Stamatakis: Chess Boxing and the art of novel combinations

By Nick Stamatakis

Boy stirs a cup of homemade soda water with a stick. Boy leaves stick in the cup. Boy leaves cup… Boy stirs a cup of homemade soda water with a stick. Boy leaves stick in the cup. Boy leaves cup outside on a cold evening. Boy tries to pull the stick out the next day, but finds the stick is stuck.

Boy has invented the Popsicle.

It’s funny to think that such an obvious treat was actually created by accident. It seems inevitable that someone would discover that a stick and frozen soda water are a great combination. But we’ll never know for sure.

This brings us to another random combination that future generations may someday see as obvious: Chess Boxing.

No, not chest boxing, which would simply combine chest-based maneuvers into the familiar sport, or chess boxes, which provide a surface for chess games. I’m talking about Chess Boxing.

If you aren’t familiar with the sport, it’s only been around since the early ’90s and has yet to enjoy any popularity outside its European homeland (with the exception of Wu-Tang Clan music videos). The activity is exactly what it sounds like: a four-minute round of chess followed by a three-minute boxing round, with each alternating until somebody is knocked out, checkmated, declared victor by the judges or dismissed for exceeding the 12-minute time window for making chess moves.

The sport features a combination as novel as the Popsicle, except its creation was purposeful. In the Popsicle’s case, the result was a convenient way to enjoy a frozen, sweet treat. For Chess Boxing, the result was a sport that challenges the athlete to exercise both brain and brawn — and more importantly, to quickly switch back and forth between them.

Both also reflect the times in which they were created. Created in 1905, the Popsicle in many ways embodies the amazing new conveniences the world experienced at the turn of the century. Through industrialization and the rise of the middle class, more people than ever had leisure time, and the Popsicle helped fill part of the void.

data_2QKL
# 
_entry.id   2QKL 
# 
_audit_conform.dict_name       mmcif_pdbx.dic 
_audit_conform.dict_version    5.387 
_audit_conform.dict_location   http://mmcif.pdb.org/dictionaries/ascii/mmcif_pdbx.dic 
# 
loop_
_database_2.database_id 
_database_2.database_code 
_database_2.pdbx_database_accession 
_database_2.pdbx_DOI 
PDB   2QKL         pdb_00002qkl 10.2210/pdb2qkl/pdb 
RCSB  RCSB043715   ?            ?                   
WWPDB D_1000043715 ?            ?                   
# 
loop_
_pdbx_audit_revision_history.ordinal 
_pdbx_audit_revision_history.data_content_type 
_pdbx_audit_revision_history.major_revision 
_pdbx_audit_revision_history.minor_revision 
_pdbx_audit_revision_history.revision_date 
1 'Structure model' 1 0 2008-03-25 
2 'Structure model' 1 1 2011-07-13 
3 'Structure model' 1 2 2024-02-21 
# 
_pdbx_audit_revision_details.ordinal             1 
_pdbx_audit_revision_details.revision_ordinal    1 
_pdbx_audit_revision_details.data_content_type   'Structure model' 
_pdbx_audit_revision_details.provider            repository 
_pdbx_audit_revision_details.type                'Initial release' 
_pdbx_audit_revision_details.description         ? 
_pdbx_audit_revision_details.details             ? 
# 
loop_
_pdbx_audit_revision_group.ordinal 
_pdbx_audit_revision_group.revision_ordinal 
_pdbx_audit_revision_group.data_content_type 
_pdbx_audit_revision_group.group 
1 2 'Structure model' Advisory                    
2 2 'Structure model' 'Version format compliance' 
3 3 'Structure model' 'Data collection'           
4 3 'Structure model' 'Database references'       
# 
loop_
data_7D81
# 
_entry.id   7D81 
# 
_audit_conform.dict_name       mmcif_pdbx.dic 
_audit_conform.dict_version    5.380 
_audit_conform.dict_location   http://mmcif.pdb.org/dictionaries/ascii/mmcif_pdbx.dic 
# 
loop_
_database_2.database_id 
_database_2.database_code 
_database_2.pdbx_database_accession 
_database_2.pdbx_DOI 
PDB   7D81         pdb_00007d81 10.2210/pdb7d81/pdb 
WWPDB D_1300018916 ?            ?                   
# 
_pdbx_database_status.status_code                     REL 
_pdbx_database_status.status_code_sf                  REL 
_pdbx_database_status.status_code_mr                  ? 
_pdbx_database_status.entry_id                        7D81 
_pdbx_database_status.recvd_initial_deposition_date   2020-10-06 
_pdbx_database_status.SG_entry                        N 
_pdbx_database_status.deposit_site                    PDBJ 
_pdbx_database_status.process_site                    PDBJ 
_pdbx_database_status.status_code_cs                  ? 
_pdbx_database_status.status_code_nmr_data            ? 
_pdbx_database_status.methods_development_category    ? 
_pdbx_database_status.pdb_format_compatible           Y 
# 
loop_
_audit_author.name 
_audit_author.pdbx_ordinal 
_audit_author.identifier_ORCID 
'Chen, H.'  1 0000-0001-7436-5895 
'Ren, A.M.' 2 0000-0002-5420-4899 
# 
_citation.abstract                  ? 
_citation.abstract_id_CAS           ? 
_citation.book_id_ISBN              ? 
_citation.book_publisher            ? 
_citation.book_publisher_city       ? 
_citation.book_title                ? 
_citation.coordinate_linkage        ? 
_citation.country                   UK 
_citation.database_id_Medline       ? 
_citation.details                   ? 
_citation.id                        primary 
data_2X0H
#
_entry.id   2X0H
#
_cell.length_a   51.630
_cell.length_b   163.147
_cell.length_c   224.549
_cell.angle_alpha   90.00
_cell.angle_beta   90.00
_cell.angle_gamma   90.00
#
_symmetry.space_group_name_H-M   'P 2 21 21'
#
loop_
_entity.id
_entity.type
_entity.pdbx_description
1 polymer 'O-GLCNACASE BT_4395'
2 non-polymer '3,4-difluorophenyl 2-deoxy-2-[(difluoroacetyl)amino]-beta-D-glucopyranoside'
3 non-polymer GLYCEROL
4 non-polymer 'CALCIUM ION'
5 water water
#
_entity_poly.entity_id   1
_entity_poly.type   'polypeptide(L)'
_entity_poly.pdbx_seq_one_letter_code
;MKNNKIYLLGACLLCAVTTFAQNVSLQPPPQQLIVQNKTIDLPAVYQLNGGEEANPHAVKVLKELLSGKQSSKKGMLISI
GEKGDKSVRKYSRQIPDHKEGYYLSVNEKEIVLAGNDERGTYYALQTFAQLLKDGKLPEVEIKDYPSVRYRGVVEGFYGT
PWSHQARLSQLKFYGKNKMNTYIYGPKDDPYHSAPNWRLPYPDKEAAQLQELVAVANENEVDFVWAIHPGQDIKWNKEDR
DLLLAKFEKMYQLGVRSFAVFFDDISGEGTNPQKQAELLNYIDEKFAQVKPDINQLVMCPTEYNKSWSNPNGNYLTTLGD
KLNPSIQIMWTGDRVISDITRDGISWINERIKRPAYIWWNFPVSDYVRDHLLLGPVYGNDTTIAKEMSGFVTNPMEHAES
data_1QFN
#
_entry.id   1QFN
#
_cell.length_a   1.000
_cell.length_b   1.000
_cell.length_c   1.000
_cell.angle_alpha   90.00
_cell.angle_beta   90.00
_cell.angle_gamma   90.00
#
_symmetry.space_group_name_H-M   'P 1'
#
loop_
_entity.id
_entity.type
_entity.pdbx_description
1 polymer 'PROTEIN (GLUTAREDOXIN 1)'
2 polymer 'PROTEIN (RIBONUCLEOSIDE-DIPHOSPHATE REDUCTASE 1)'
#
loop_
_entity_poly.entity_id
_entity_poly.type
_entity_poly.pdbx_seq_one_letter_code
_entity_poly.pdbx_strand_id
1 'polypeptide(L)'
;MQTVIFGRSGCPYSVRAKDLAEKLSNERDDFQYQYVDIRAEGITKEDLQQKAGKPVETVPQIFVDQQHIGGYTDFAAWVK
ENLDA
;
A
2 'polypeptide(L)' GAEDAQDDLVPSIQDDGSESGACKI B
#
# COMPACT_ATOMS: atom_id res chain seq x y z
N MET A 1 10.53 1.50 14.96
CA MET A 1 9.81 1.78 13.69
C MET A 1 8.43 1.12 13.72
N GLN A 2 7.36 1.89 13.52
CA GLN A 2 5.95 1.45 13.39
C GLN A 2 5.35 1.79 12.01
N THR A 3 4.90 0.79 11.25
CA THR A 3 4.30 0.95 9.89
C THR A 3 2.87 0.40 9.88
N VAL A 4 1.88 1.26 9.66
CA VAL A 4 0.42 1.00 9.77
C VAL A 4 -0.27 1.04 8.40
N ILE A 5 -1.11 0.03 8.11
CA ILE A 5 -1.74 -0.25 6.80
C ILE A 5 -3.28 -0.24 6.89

Similarly, Chess Boxing reflects today’s fast-paced, multitasking culture. This column was written from several locations over the course of a week, interspersed delicately between exercising, eating, sleeping and a — ahem — St. Patrick’s Day weekend. How better to harness the modern energy in all of us than through a sport like Chess Boxing?

It remains to be seen whether the activity will ever be popular in the United States. ESPN’s Rick Reilly characterized it as “one of the world’s dumbest sports,” so it may just be too weird for our culture’s taste. But its mere existence demonstrates how disparate things can be combined in novel ways to capture the spirit of a time.

The value of unexpected combinations extends beyond sports and food. In health care, the combined and unexpected contributions of economists, engineers and doctors are helping to drive innovation in hospital administration, according to Dr. Mark Roberts, the chairman of the Department of Health Policy and Management at the Graduate School of Public Health. During a presentation in early March, he noted that while the combinations aren’t as coincidental as adding a stick to frozen soda water, the integration of disparate fields has produced some of the most interesting ideas he’s encountered in his career.

We shouldn’t be afraid of experimentation. Popsicles, Chess Boxing and even hospital administration all demonstrate that it’s the coincidental or intentional combination of different things that creates value.

To encourage this experimentation, there are many changes, big and small, that our community can implement. An easy, on-campus suggestion would be to end restrictions on the use of public spaces. The prohibition of skateboarding on Posvar and ball playing on Schenley Plaza might be preventing the next Chess Boxing from being born. Even if the probability of this is minimal, why place an artificial upper limit on creativity?

This is where a defense of liberal arts education could go, but that column has been written many times before. What instead must be encouraged is a liberal arts mindset. Having students take separate classes in Lucky Charms and pecan ice cream is nice, but what we really need to do is make students want to put them together.

At the very least, Pitt students should create a Chess Boxing Club. The worst thing that could happen is failure. And in the best case scenario, well, we all become really good at Chess Boxing and embrace the shifting, spontaneous nature of the modern world.

Contact Nick at [email protected]